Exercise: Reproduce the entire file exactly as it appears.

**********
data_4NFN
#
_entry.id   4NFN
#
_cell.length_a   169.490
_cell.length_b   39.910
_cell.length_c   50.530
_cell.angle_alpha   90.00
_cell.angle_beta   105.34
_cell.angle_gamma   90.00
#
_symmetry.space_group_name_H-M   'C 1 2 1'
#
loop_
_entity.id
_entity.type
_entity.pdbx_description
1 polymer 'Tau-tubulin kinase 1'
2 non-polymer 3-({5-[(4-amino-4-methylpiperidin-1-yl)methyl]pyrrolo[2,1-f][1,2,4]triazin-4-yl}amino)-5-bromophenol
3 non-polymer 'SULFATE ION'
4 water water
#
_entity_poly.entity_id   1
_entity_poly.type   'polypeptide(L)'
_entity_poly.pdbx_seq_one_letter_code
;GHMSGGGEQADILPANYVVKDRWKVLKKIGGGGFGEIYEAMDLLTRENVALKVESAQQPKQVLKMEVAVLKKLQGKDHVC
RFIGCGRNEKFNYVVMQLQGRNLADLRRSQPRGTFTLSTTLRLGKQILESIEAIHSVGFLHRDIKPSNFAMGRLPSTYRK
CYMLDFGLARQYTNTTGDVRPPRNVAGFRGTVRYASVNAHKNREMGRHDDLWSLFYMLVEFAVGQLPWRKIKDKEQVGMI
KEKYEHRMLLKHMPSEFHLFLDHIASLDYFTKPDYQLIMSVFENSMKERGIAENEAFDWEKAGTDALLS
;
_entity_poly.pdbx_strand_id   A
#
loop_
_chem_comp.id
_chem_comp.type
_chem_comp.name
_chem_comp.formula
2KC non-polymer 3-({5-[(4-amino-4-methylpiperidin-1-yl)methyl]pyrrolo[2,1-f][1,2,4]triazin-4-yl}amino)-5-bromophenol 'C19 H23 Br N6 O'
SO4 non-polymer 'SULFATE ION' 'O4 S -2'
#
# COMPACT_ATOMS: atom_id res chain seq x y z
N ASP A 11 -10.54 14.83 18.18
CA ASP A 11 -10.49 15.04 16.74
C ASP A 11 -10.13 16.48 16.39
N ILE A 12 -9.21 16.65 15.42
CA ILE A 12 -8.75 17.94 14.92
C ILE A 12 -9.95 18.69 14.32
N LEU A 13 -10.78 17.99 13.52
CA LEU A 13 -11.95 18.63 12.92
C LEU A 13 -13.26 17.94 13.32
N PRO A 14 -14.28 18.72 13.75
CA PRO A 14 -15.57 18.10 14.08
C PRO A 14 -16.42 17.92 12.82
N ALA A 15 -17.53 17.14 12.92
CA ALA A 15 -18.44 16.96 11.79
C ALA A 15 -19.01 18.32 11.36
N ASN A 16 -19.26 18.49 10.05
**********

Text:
data_4NFN
#
_entry.id   4NFN
#
_cell.length_a   169.490
_cell.length_b   39.910
_cell.length_c   50.530
_cell.angle_alpha   90.00
_cell.angle_beta   105.34
_cell.angle_gamma   90.00
#
_symmetry.space_group_name_H-M   'C 1 2 1'
#
loop_
_entity.id
_entity.type
_entity.pdbx_description
1 polymer 'Tau-tubulin kinase 1'
2 non-polymer 3-({5-[(4-amino-4-methylpiperidin-1-yl)methyl]pyrrolo[2,1-f][1,2,4]triazin-4-yl}amino)-5-bromophenol
3 non-polymer 'SULFATE ION'
4 water water
#
_entity_poly.entity_id   1
_entity_poly.type   'polypeptide(L)'
_entity_poly.pdbx_seq_one_letter_code
;GHMSGGGEQADILPANYVVKDRWKVLKKIGGGGFGEIYEAMDLLTRENVALKVESAQQPKQVLKMEVAVLKKLQGKDHVC
RFIGCGRNEKFNYVVMQLQGRNLADLRRSQPRGTFTLSTTLRLGKQILESIEAIHSVGFLHRDIKPSNFAMGRLPSTYRK
CYMLDFGLARQYTNTTGDVRPPRNVAGFRGTVRYASVNAHKNREMGRHDDLWSLFYMLVEFAVGQLPWRKIKDKEQVGMI
KEKYEHRMLLKHMPSEFHLFLDHIASLDYFTKPDYQLIMSVFENSMKERGIAENEAFDWEKAGTDALLS
;
_entity_poly.pdbx_strand_id   A
#
loop_
_chem_comp.id
_chem_comp.type
_chem_comp.name
_chem_comp.formula
2KC non-polymer 3-({5-[(4-amino-4-methylpiperidin-1-yl)methyl]pyrrolo[2,1-f][1,2,4]triazin-4-yl}amino)-5-bromophenol 'C19 H23 Br N6 O'
SO4 non-polymer 'SULFATE ION' 'O4 S -2'
#
# COMPACT_ATOMS: atom_id res chain seq x y z
N ASP A 11 -10.54 14.83 18.18
CA ASP A 11 -10.49 15.04 16.74
C ASP A 11 -10.13 16.48 16.39
N ILE A 12 -9.21 16.65 15.42
CA ILE A 12 -8.75 17.94 14.92
C ILE A 12 -9.95 18.69 14.32
N LEU A 13 -10.78 17.99 13.52
CA LEU A 13 -11.95 18.63 12.92
C LEU A 13 -13.26 17.94 13.32
N PRO A 14 -14.28 18.72 13.75
CA PRO A 14 -15.57 18.10 14.08
C PRO A 14 -16.42 17.92 12.82
N ALA A 15 -17.53 17.14 12.92
CA ALA A 15 -18.44 16.96 11.79
C ALA A 15 -19.01 18.32 11.36
N ASN A 16 -19.26 18.49 10.05